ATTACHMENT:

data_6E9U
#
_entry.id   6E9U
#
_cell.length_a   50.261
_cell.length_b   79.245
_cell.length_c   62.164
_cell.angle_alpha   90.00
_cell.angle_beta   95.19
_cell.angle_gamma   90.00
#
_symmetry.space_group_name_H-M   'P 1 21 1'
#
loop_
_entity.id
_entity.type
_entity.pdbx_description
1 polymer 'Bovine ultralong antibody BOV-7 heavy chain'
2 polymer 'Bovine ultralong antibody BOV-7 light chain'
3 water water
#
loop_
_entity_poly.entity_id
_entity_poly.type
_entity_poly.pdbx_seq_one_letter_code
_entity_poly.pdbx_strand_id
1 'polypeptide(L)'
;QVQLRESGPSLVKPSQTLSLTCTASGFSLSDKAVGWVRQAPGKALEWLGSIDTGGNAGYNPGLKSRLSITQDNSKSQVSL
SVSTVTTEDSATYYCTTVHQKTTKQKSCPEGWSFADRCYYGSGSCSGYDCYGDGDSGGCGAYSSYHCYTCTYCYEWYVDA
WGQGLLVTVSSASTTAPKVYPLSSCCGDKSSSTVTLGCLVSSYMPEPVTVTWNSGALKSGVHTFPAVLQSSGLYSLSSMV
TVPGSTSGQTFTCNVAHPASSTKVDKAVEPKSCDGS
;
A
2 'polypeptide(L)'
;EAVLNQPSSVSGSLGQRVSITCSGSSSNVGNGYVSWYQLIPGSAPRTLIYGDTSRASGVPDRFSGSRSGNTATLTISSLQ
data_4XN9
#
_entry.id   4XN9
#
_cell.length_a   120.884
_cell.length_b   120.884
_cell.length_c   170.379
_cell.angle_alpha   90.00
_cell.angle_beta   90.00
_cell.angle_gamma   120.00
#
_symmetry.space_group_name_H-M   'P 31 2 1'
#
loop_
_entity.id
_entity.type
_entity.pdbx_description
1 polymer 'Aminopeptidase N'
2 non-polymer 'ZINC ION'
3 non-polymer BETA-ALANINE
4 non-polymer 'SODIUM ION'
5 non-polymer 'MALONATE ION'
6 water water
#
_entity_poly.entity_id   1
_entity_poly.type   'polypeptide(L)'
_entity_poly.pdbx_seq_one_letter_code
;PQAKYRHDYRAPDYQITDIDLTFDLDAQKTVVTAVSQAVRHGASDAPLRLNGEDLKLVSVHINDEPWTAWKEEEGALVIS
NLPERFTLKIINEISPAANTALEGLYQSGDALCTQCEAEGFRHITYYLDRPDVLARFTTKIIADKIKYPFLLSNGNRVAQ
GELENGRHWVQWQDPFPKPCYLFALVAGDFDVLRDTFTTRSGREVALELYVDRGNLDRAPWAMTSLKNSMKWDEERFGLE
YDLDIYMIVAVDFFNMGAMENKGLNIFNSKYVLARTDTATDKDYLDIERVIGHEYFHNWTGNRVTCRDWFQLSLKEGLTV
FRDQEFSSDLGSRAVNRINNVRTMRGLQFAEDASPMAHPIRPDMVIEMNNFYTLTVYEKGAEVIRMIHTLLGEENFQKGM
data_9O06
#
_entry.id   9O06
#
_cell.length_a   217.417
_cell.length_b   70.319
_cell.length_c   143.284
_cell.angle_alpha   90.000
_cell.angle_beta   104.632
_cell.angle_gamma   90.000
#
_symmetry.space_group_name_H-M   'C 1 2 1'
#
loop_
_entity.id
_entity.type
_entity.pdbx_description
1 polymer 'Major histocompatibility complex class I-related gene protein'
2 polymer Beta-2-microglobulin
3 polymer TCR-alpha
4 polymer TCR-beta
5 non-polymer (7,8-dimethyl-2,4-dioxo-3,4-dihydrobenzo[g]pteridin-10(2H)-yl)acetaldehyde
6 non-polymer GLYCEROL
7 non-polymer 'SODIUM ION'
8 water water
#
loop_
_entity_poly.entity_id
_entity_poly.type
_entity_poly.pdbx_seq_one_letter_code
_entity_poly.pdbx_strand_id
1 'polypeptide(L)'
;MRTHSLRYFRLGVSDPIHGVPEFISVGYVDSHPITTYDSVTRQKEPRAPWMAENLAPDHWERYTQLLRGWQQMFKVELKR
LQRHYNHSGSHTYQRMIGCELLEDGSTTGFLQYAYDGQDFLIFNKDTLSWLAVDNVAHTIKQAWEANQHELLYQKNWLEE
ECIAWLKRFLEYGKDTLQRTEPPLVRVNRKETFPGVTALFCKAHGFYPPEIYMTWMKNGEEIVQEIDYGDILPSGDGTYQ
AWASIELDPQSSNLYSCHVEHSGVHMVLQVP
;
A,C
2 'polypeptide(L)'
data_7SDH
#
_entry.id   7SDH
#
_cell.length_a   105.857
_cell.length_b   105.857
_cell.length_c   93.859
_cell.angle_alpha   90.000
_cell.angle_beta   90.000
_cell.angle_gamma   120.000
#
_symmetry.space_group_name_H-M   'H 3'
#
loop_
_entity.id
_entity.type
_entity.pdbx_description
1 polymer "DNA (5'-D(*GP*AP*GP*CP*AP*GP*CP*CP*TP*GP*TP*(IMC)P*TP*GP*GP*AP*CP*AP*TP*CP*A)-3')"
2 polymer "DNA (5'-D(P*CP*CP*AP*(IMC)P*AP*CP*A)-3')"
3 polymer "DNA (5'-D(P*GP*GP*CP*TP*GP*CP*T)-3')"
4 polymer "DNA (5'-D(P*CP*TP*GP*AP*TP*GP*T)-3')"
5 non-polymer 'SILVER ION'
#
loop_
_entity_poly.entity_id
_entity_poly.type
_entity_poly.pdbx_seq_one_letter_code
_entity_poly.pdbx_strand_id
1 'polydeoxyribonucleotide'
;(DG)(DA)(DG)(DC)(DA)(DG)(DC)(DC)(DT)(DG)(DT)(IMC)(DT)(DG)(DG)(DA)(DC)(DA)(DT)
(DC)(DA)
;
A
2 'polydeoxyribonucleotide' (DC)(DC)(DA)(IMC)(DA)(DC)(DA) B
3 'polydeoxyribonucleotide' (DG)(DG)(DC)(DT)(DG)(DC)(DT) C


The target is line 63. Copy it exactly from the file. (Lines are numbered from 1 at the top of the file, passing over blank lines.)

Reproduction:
;PQAKYRHDYRAPDYQITDIDLTFDLDAQKTVVTAVSQAVRHGASDAPLRLNGEDLKLVSVHINDEPWTAWKEEEGALVIS